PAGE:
Launched in May 2014, Archer Hotel New York is among a new pack of boutique hotels to open in Manhattan’s Garment District (within walking distance of Bryant Park) in the past two years. Rising 22 stories, this new-build property is all steel, glass, and brick, with a subtle industrial-inspired look that nods to the neighborhood’s past as a garment manufacturing center. Inside the hotel are 180 guestrooms that are nicely furnished and stocked with upscale amenities, a restaurant helmed by celebrity chef David Burke, and two bars, one of which offers dazzling views of the Empire State Building. Glen Coben, of Manhattan-based architectural and interior design firm Glen and Company, oversaw the property’s architecture and decor. With a variety of design flourishes and layouts, no two rooms here are exactly the same.
Featuring a quirky look and unique service touches, Archer Hotel comes with a pseudo backstory: Guests are led to believe that the hotel and their experience there have been curated by a worldly gentleman named Archer. Turndown service includes a note from Archer, rooms feature his favorite books, and the hotel’s promotional playing cards cite his etiquette tips. Archer the man may not be real, but his perceived sensibility imbues the property from top to bottom, whether in the property’s art collection, souvenirs sold in the lobby, or the cute bath slippers stocked in rooms. Aside from its lower prices, this aspect helps the hotel stand out from its buzzworthy neighbor, the Refinery Hotel.
Rates: There are seven types of room (no suites), with pricing from $209/night.
Rooms: The Archer Hotel houses 180 guestrooms, many of which are quite compact. Standard rooms average around 180 square feet, meaning the beds dominate the space. (The largest room, Archer’s Den, measures a comfortable 368 square feet.) Underbed storage takes care of this problem to a certain extent, but in general, Archer’s rooms are places best spent sleeping rather than lounging for extended periods of time. Still, the beds are cushy, Wi-Fi is free, and there’s a work desk; plus, there's a 42-inch flat-panel TV and docking station for playing music on personal devices. Some rooms feature views of the Empire State Building, though you’ll have to request (and pay more for) them.
Surprisingly, the bathrooms are a highlight of the property, seeing as they’re stocked with Malin+Goetz products and Frette robes and towels. Featuring black-and-white subway tiling and large walk-in showers, the bathrooms feel open and spacious, even if the bedrooms do not.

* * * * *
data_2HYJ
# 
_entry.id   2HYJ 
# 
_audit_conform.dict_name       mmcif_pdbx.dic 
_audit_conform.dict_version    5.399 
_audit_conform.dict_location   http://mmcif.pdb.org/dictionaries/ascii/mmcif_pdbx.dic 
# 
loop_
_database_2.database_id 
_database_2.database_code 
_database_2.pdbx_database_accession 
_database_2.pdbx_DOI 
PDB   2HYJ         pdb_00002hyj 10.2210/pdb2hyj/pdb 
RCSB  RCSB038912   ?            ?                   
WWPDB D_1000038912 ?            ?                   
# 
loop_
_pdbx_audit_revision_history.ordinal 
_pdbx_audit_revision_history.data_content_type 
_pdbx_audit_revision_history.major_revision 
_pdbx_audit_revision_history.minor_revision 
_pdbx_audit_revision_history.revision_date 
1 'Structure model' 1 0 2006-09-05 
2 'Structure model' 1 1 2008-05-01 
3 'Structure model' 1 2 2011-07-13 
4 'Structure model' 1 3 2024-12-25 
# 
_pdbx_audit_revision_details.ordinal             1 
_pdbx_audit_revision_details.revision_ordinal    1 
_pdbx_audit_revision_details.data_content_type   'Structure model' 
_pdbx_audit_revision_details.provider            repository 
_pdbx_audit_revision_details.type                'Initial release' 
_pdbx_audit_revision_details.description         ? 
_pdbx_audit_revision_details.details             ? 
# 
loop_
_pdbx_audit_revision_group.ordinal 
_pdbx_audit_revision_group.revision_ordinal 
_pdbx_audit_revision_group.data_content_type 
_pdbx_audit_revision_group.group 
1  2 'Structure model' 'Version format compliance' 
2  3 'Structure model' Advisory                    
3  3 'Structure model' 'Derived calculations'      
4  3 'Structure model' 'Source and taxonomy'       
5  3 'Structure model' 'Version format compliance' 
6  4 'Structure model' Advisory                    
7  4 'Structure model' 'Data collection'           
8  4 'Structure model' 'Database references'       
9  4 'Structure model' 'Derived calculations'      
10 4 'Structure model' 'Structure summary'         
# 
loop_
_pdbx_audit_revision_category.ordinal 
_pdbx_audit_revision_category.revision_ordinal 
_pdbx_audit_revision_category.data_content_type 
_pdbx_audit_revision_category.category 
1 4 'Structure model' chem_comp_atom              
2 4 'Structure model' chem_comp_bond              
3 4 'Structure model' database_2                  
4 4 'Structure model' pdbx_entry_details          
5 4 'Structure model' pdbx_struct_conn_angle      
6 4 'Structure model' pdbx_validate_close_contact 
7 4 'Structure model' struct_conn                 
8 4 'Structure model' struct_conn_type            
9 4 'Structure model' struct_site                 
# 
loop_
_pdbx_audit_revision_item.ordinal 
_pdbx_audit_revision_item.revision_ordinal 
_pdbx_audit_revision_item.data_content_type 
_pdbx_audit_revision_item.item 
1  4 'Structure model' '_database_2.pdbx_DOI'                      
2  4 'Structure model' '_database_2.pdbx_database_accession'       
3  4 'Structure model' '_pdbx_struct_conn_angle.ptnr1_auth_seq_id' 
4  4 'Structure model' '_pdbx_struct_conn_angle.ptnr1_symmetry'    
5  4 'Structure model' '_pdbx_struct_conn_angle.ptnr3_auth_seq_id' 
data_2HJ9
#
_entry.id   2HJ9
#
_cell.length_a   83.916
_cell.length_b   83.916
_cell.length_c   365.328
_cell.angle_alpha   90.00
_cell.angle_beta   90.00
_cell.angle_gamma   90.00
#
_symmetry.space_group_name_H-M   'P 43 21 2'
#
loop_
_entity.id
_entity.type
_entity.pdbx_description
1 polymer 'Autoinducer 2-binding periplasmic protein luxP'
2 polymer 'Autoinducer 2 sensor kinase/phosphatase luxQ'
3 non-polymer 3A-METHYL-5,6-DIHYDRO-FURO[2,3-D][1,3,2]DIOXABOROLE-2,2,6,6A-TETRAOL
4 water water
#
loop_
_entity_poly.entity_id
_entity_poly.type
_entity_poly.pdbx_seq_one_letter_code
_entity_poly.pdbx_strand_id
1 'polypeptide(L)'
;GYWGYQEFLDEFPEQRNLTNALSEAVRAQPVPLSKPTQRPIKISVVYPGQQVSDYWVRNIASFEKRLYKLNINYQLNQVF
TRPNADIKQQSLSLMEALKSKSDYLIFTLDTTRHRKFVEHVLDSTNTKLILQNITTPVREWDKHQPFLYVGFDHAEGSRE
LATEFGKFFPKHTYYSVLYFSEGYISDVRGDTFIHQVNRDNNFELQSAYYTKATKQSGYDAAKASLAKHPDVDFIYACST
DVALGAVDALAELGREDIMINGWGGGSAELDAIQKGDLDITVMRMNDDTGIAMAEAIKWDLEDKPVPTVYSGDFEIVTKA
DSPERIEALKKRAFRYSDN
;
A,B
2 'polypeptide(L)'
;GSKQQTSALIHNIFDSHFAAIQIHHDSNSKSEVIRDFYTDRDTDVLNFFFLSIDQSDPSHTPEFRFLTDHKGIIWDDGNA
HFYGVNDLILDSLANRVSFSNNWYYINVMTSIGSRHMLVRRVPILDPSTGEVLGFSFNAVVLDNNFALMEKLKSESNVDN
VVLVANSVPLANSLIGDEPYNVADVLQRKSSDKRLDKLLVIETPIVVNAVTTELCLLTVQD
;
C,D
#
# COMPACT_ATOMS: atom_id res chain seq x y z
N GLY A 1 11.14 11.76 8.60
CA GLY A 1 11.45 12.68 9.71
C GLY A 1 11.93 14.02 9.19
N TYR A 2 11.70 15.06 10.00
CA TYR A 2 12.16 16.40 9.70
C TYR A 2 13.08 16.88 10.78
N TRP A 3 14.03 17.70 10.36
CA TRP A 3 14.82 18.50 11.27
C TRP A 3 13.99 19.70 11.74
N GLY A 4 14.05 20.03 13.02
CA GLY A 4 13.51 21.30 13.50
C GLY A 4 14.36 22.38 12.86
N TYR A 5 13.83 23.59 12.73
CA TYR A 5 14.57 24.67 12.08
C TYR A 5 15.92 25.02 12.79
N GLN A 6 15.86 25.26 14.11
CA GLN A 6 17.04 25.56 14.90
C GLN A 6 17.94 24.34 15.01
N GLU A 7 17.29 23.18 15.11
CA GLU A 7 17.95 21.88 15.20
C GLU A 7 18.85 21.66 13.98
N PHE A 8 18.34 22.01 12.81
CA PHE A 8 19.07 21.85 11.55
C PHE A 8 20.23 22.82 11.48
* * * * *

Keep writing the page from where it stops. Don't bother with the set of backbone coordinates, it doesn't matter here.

Drinks & Dining: Situated in the lobby, the Bugatti Bar is a stylish little place to grab a quick drink before heading out on the town. Also on the ground floor, David Burke fabrick features the chef’s fun, idiosyncratic dishes, like cauliflower “steak,” octopus tacos, and candied bacon served on hanging clothespins. (The restaurant is open for breakfast, brunch/lunch, and dinner daily.)
But the standout is Spyglass, a 22-story-high rooftop bar that is arguably the hotel’s biggest draw. With doors that open onto an outdoor terrace that looks up at the Empire State Building, Spyglass is among New York City’s newest crop of popular rooftop drinking spots. Open year-round and featuring a small food menu in addition to a full bar, it’s the hotel’s most enjoyable space to unwind outside of the rooms.
Health & Fitness: There’s no on-site spa, gym, or pool, but the hotel offers guests free passes to the New York Sports Club fitness center.
Etc.: At check-in, all guests receive a “Destination Joker” playing card that’s redeemable for a $10 credit throughout the hotel. Alternatively, the card can be saved for future use; guests who present multiple Destination Joker cards will be rewarded with upgrades and other perks. Anyone who collects an “Archer flush” (a Destination Joker from the New York property and from the soon-to-open Austin and Napa locations) will earn a free night’s stay. The hotel staff also awards “Class Act” cards (also worth $10 inside the hotel) to guests who exhibit specific acts of kindness, courtesy, or etiquette (as detailed on the playing cards).
Pros: Offers high attention to service and design details; nice furnishings and amenities in guestrooms; exciting options for drinks and meals; and a good value and unique experience for its price point.
Cons: Rooms feel small; hotel lacks amenities like a gym or spa; the location is convenient, but not exactly glamorous.